Thomson is reportedly a nephew of legendary state senator Harry Flood Byrd, whose Democratic "Organization" consisted of a statewide courthouse clique that controlled Virginia politics for 50 years. Remnants of the crony-run Byrd Machine can still be found in courthouses throughout the state.
Franklin Washington spent the last 16 years trying to free his adopted son, whom he insists is innocent. The retired factory worker refused to give up after several strokes forced him to stop picketing the Winchester courthouse. Despite a grade-school education, he eventually uncovered a trove of new evidence in what a court observer called the "most fouled up case I've ever seen."
It's so fouled up that last year, current Commonwealth's Attorney Alex Iden asked for a special prosecutor to look into allegations that the name of a potential witness was erased from the transcripts by a court reporter who was allegedly having an affair with Thomson.
Washington's father also maintains that the prosecutor deliberately tried to prejudice potential jurors by telling the press a month before trial that a violent video depicting black gang members that belonged to the victim had been found in his son's home. A search warrant inventory sheet proved otherwise.
The prosecution also failed to list $152 found in the victim's pocket as evidence that the elder Washington found on an autopsy sheet, even though robbery was one of two aggravating conditions Thomson used to threaten Washington with the electric chair. Thomson also backdated his request for the death penalty after kidnapping charges against Washington had been dropped, making him ineligible for the chair.
It took Franklin Washington ten years just to get a copy of Thomson's witness list under a Freedom of Information Act request. None of his son's four co-defendants are on it, including key witness Rudy Powell - a former client of defense attorney John Prosser. Prosser pocketed $33,500 in legal fees from Washington's parents without revealing the conflict.
"Prosser told Jeff that if he didn't plead guilty, they would kill him," Franklin Washington told The Examiner. "If I had the information I have today, I wouldn't have given him a nickel."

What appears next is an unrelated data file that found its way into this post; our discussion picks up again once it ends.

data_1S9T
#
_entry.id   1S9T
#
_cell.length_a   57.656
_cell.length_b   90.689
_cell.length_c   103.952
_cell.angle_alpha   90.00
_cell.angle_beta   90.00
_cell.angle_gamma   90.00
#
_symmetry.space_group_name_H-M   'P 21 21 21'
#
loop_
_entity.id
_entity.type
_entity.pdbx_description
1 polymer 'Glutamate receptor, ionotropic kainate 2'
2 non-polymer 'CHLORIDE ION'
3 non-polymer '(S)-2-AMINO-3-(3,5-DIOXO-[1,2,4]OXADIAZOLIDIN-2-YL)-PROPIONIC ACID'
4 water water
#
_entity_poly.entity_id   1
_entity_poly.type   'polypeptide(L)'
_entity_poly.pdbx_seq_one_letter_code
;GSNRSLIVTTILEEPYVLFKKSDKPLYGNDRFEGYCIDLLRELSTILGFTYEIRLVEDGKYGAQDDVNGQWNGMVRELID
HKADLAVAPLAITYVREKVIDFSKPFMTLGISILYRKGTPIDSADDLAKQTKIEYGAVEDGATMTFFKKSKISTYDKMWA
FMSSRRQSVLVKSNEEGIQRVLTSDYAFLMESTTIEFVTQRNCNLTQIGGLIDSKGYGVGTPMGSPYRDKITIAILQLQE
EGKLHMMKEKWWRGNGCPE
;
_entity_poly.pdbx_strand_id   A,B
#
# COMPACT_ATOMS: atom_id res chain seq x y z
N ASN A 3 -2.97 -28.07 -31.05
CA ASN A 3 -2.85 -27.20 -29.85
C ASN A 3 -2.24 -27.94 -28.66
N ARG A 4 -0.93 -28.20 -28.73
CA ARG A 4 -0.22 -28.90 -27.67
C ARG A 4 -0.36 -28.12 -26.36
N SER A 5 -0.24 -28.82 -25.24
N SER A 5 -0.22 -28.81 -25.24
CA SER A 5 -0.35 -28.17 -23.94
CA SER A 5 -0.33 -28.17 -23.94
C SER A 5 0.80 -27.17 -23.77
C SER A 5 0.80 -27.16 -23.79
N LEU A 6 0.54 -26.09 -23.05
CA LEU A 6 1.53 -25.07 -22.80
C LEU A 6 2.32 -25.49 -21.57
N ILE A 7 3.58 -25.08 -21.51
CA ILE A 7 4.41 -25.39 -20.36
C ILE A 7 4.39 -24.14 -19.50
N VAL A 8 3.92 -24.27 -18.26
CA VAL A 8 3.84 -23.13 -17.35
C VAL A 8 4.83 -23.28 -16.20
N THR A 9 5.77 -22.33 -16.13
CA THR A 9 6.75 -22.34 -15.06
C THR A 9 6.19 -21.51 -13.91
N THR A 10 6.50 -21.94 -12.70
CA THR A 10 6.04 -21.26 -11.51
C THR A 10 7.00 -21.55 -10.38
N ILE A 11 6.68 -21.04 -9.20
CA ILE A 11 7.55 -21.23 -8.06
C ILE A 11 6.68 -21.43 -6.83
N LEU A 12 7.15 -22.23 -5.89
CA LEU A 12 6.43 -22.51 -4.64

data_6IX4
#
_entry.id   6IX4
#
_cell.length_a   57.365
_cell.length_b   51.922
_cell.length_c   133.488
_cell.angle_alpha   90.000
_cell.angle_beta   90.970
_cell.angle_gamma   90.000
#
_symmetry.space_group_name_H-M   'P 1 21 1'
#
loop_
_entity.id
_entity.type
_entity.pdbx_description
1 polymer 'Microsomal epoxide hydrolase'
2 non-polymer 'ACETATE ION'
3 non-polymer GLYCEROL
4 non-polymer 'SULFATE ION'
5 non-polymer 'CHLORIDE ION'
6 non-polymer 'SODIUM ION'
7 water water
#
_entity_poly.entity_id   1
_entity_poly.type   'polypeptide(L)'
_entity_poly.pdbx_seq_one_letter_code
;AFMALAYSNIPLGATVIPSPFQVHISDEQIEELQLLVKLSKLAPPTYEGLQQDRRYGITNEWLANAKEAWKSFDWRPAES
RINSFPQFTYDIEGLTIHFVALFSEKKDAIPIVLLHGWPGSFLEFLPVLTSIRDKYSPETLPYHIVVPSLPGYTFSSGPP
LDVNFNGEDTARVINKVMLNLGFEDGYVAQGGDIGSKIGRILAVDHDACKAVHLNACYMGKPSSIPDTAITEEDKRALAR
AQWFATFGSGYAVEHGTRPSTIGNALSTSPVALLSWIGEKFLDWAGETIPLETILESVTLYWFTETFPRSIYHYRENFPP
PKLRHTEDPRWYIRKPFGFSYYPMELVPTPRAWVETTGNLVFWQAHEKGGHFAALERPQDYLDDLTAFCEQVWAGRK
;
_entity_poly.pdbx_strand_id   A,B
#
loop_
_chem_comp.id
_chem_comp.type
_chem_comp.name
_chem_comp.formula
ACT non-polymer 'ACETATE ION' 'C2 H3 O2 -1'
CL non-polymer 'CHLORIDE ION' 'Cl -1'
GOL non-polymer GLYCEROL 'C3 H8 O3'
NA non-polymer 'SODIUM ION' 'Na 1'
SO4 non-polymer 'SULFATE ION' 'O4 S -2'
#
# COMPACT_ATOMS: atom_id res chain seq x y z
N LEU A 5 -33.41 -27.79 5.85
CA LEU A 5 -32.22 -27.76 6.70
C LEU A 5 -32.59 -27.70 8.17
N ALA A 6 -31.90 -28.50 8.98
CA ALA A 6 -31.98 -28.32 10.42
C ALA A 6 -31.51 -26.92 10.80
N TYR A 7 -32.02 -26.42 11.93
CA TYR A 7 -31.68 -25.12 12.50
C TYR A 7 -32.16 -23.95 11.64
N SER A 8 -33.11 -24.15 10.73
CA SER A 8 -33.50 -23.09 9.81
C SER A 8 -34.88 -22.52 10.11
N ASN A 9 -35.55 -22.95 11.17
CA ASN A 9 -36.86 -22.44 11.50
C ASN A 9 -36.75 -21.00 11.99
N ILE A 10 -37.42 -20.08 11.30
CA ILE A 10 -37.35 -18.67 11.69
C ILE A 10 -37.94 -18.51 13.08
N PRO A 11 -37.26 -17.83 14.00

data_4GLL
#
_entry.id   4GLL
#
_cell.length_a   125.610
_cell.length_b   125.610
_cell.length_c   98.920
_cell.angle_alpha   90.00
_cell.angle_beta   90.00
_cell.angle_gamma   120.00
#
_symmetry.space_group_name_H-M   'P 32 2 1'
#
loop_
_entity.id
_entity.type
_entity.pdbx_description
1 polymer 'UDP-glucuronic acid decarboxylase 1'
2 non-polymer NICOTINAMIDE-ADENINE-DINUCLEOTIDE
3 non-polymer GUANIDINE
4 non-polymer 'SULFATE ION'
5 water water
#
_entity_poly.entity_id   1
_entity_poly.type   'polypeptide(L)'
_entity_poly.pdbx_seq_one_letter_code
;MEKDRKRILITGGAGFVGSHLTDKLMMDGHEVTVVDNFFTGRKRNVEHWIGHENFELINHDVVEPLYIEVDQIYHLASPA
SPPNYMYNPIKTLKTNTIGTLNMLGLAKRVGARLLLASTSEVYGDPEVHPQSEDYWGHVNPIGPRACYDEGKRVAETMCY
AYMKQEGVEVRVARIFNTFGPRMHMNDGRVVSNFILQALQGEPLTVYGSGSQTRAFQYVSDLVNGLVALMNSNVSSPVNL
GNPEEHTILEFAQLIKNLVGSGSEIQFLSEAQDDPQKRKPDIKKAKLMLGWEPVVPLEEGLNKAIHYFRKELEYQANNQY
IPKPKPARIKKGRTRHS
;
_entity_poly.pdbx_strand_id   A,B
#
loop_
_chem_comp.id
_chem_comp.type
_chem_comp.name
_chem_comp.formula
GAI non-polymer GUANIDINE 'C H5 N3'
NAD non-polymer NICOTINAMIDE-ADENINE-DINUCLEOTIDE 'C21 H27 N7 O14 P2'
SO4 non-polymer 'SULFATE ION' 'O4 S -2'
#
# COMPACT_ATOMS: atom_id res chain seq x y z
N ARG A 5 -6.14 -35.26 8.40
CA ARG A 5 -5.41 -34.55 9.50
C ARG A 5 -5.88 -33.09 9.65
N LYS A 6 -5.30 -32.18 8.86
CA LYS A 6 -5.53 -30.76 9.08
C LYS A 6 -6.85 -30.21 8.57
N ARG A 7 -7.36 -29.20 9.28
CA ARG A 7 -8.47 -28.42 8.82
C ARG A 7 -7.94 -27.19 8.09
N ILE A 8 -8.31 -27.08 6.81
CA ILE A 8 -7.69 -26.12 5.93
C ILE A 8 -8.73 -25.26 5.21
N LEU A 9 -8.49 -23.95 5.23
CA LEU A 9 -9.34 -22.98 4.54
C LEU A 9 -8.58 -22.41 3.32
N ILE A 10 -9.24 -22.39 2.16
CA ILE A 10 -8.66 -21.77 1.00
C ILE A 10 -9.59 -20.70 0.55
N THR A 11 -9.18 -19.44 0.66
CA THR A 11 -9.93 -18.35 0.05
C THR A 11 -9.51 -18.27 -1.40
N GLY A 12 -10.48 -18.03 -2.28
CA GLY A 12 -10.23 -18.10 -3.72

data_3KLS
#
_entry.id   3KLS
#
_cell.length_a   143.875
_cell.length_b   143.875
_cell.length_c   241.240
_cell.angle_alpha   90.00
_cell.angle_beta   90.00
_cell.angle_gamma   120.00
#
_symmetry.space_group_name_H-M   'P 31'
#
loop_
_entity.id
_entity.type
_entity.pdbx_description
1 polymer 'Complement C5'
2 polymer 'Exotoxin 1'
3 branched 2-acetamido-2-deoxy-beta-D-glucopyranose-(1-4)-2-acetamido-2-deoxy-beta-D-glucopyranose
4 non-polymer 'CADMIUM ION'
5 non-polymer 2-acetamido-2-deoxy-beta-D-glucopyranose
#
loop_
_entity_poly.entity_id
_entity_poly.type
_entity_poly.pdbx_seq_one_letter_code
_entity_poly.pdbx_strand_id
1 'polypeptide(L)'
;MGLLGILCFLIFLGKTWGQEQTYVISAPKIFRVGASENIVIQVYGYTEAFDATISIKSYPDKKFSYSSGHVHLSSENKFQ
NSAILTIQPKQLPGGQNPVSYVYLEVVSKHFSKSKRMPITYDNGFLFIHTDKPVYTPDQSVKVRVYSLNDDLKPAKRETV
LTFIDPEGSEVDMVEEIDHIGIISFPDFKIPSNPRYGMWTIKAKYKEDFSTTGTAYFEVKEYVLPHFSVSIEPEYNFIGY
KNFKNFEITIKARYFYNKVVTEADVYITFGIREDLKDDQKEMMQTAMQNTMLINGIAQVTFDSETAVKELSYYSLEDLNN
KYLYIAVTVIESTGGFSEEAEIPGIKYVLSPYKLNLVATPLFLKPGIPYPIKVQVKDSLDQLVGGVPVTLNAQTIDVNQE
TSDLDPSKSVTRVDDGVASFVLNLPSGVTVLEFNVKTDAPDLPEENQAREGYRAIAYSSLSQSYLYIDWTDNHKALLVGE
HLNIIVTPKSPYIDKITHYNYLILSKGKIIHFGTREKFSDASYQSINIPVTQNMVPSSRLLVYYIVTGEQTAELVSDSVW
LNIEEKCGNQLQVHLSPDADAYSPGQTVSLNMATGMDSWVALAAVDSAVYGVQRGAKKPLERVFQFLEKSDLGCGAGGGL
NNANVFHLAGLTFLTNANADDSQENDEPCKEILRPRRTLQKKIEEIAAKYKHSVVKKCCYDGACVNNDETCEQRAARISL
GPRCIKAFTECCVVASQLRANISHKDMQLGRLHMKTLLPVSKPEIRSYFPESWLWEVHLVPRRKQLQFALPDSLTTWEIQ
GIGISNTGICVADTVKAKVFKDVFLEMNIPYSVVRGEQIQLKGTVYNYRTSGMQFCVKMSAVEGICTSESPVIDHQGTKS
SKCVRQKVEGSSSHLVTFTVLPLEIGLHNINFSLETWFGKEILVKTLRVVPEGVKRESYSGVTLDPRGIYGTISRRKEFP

In a March 1, 1995 story in the Northern Virginia Daily, Thomson admitted that he had no forensic evidence linking Washington to the murder. What he didn't say was that after gunshot residue tests exonerated Washington, tests on his co-defendants were mysteriously cancelled. But Thomson withheld this exculpatory evidence for months while making plea bargains with the same co-defendants to plead guilty to lesser charges in return for fingering Washington.
Yet nobody at the crime scene was interviewed - or put on the witness stand. "For 16 years, my son has never pointed the finger at anybody," Franklin Washington told me. "He just says he wasn't there."
The same 1995 newspaper article quotes Thomson as saying, "When you get involved in drugs, it provides an opportunity for evil to creep into your life." He should know.
One of the most damaging pieces of evidence to surface is a Feb. 17, 1999 report filed by Winchester Sgt. David Sobonya, who said he "received information that (redacted) wants to provide information that Paul Thomson is skimming money from drug dealers." If there was an investigation into these explosive accusations, nobody's heard about it.
Exactly two weeks after Thomson was arrested, Prosser suddenly announced he was resigning as a Frederick County Circuit Court judge. Maybe that's just a coincidence, but don't bet on it.
The volume of evidence by his indicating that Thomson's prosecution of Jeff Washington was seriously compromised is well beyond any reasonable doubt. While the legal establishment would like nothing better than to sweep this mess under another carpet, Thomson's arrest earlier this month on charges that eerily echo the 1999 accusations demand a full-blown federal probe into possible prosecutorial misconduct.
In the meantime, this story of a father's tireless devotion should serve as an inspiration - and a warning to courthouse cliques everywhere.
Barbara F. Hollingsworth is The Examiner's local opinion editor.